My kids start school in a few days. In the past, I’d be counting the days until I could have a quiet house again and could work without someone interrupting me 27 times an hour to ask me for a snack or to complain that they’re bored.
This back-to-school time is different. Now, I’m terrified.
Now, I find myself lying next to my son as he falls asleep, running my fingers along his eyelashes, desperately inhaling the scent of his hair, trying to bottle these moments when he is safely at home, healthy and well.
Now, I find myself overcome with dread and fear at the most random times. I’ll be making a peanut butter sandwich and have a raw, cold feeling of terror course through my body. The other day, I had to stop what I was doing, hold on to the kitchen counter, and breathe.
I know I sound dramatic. I know that the worst thing that could happen this school year is that one of my kids get COVID. I know that statistically, even if they were to get COVID, they will likely survive. I know sending my kids to school in a pandemic is not the same as sending them off to war. But it feels that way.
Let me backtrack. I have two sons. One is a fully vaccinated teen. The other is going into fourth grade and is too young to be vaccinated. Last year, my kids were fully remote, and our family was totally isolated. It was rough being isolated for that year, and my kids’ mental health definitely took a hit. But with none of us vaccinated, and a pandemic still raging out of control, staying home seemed like the right thing to do.
Back in June, when my husband, myself, and my teen became fully vaccinated, and our COVID numbers were low, sending my kids back to school in September seemed like a really good idea. A large portion of adults and teens where I lived are vaccinated, and although my kids weren’t in school last year, I kept tabs on our district and was happy to see that they did a great job with COVID protocols. There was little, if any, in-school transmission.
At the beginning of summer, I was all set to send my kids back to school, even my unvaccinated son. After a year at home, both of my kids were ecstatic to go back to school. I was happy and relieved that they’d be able to go back and stay safe.
I knew that sending my unvaccinated child back was a small risk, but with those low COVID numbers and our district’s record of keeping kids COVID-free, I felt like it was an almost no-risk situation.
That’s not how I feel anymore.
Once Delta hit, COVID numbers in my community sky-rocketed. Even fully vaccinated people were getting sick. There were multiple outbreaks at local day camps.
Then the news started to break that young people and kids were among the main spreaders of the Delta variant throughout the country. Record number of kids were getting sick. Then my news feed started to fill with heartbreaking pictures of children in hospital beds, struggling to breathe. Then multiple reports of children dying …
Hearing reports of multiple children severally ill and hospitalized—of children dying—is not something a mother’s heart can handle. At least not me. It’s impossible not to picture your own child suffering the same fate.
And so, here I am.
I should be grateful my children’s school district is still taking the pandemic seriously. There will be universal masking, ventilation, distancing, and hand hygiene. They are doing everything “right” and I know that they should significantly reduce my child’s risk of contracting the virus.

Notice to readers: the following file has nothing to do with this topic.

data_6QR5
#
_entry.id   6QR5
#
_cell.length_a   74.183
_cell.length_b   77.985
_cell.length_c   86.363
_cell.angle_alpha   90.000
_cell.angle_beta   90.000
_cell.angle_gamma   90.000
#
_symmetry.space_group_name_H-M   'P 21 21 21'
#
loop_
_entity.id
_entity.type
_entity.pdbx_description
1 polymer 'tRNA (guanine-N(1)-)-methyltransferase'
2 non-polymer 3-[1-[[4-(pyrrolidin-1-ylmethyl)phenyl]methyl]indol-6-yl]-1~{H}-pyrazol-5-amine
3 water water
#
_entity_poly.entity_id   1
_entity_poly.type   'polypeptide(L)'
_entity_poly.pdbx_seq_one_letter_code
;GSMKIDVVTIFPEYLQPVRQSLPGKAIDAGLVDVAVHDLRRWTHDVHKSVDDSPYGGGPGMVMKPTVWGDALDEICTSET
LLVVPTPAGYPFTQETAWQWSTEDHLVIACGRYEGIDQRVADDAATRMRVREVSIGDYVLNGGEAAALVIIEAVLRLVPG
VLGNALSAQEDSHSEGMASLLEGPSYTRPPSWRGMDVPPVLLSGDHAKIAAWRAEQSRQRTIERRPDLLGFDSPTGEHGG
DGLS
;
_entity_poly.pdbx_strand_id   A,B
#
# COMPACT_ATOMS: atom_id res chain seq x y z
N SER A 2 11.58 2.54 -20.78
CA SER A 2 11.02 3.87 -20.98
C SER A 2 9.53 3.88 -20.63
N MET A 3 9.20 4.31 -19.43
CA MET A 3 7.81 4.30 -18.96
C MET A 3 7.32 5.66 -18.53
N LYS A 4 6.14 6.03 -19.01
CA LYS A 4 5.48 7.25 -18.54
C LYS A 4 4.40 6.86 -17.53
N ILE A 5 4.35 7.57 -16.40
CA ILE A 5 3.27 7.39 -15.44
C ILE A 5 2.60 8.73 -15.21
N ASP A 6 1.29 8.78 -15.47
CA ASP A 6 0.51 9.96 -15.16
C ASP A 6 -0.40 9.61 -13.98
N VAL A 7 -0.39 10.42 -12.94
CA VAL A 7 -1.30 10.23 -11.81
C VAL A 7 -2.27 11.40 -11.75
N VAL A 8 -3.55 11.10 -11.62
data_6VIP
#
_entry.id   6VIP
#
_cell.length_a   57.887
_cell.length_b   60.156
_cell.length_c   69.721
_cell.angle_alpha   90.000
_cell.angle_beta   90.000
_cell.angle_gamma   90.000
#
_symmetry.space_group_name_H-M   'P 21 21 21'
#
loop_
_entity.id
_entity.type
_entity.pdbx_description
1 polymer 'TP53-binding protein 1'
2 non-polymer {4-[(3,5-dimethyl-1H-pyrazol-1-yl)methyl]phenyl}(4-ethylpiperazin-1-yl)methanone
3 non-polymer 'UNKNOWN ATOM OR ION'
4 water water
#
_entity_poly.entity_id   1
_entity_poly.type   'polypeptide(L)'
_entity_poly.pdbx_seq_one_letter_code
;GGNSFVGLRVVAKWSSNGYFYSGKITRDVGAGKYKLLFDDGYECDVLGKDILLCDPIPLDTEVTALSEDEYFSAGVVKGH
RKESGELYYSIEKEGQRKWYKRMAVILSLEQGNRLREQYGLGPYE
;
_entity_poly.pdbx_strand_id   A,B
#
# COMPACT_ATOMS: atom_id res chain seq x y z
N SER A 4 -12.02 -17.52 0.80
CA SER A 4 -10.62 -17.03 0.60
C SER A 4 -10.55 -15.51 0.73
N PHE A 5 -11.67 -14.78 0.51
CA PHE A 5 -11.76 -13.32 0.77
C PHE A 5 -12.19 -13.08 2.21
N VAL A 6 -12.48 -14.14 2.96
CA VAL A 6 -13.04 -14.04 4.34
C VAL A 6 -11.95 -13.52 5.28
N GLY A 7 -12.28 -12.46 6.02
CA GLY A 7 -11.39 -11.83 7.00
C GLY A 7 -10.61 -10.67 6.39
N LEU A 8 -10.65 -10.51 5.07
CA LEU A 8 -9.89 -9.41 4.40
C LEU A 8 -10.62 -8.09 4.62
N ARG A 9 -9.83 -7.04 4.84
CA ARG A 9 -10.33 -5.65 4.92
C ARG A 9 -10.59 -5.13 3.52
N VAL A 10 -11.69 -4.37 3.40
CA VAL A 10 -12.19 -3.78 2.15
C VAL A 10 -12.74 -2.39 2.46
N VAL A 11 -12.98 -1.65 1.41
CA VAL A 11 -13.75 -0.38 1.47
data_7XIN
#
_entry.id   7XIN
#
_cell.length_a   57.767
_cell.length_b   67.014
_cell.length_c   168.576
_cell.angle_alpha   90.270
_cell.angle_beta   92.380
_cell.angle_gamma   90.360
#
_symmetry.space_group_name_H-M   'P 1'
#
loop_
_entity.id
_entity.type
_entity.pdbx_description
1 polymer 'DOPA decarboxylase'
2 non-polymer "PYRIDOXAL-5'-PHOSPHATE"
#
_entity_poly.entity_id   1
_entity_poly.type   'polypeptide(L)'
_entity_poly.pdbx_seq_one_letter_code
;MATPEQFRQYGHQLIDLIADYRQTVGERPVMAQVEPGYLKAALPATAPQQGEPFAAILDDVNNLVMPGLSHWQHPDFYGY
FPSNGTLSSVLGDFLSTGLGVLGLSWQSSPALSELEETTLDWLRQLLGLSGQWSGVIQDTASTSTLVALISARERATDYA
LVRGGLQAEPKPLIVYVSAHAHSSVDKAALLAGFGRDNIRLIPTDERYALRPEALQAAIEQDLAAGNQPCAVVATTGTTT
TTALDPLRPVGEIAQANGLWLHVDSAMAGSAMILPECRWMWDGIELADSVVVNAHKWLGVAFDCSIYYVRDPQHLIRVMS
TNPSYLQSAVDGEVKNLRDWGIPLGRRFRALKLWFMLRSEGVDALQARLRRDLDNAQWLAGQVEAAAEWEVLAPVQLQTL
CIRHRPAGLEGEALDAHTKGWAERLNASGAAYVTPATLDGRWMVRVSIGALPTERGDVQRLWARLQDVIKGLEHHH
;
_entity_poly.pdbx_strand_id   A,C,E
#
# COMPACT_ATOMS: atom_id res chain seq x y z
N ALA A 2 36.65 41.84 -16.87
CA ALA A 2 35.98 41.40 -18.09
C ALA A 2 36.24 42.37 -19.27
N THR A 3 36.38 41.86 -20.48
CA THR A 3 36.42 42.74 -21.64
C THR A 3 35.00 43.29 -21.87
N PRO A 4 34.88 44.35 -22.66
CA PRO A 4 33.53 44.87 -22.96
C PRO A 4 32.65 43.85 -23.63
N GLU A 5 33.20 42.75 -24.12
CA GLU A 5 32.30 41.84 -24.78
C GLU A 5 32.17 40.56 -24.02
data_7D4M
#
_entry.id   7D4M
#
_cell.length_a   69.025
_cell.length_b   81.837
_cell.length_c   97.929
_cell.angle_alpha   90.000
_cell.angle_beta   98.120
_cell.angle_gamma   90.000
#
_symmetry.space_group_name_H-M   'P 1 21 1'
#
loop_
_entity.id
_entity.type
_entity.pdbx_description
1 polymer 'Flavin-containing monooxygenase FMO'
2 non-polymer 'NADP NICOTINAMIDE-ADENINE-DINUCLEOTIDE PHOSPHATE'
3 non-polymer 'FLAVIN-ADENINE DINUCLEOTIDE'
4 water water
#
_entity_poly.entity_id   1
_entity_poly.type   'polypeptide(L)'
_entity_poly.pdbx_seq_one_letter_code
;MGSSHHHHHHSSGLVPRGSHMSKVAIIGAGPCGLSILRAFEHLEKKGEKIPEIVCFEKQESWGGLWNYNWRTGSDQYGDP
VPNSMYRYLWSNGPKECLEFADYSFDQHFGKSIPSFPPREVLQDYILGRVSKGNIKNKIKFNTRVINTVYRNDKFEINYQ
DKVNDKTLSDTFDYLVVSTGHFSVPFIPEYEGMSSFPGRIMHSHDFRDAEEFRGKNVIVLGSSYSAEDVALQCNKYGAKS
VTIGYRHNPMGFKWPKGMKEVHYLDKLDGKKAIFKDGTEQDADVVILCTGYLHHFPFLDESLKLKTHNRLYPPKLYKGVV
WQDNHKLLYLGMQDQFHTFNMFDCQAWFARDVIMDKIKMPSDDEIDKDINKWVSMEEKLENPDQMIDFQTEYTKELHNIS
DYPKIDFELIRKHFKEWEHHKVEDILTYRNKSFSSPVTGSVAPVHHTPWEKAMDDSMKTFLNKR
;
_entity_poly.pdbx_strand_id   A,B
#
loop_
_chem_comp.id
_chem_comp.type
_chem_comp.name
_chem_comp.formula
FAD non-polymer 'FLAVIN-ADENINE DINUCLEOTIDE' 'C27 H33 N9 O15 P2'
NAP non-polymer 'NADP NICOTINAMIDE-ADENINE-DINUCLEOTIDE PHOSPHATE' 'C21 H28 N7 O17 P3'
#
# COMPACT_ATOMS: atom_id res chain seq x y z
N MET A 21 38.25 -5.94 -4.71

But Delta feels different. It’s just so much more contagious. And it’s hard to believe the even the best protocols will stop my kids from catching the virus.
I also know that statistically, even with all the terrible news, only a small portion of children are actually being hospitalized (less than 2% according to reports), and even a smaller number are dying (COVID has a 0.00%-0.03% death rate in kids). I know that some children suffer long-haul symptoms, which is extremely scary. But I also know that most do actually recover fairly easily.
I am going to send my kids to school in six days, even the unvaccinated one. My little guy hasn’t socialized with other kids in 18 months, and for now, my concerns about his mental health mostly outweigh my concerns about his physical health. My rational mind is reassured by the careful protocols our district is taking. My rational mind knows that the chances of something awful happening to him, even if he gets COVID, are small.
But my rational mind isn’t always the one operating when it comes to my kids.
So right now, I’m a ball of anxiety. I am living with an undercurrent of dread. I am going back and forth between feeling like everything is going to be okay, to feeling like I need to keep my kids inside forever.
Mostly, I’m just livid about where we are as a society. Yes, COVID-19 is a virus and viruses spread. Yes, Delta is really freaking contagious. But we have so many tools right now that are proven to at least slow down the spread (vaccines, masks).
Too many people have basically given up, allowing the virus to wreak havoc everywhere in America, just as parents are getting ready to send their kids back into school buildings, some for the first time since the pandemic began.
I am panicking. Most parents I know are panicking. And it didn’t have to be this way. We could have prioritized the safety of our children above all else. No one wants another lockdown, but we could all be wearing our masks, getting our vaccines, and decreasing spread until all our kids are eligible for vaccines. But we didn’t.
And so here we are. It’s September, and parents are terrified. We are bracing ourselves for the worst.
It feels like no one cares about our kids.
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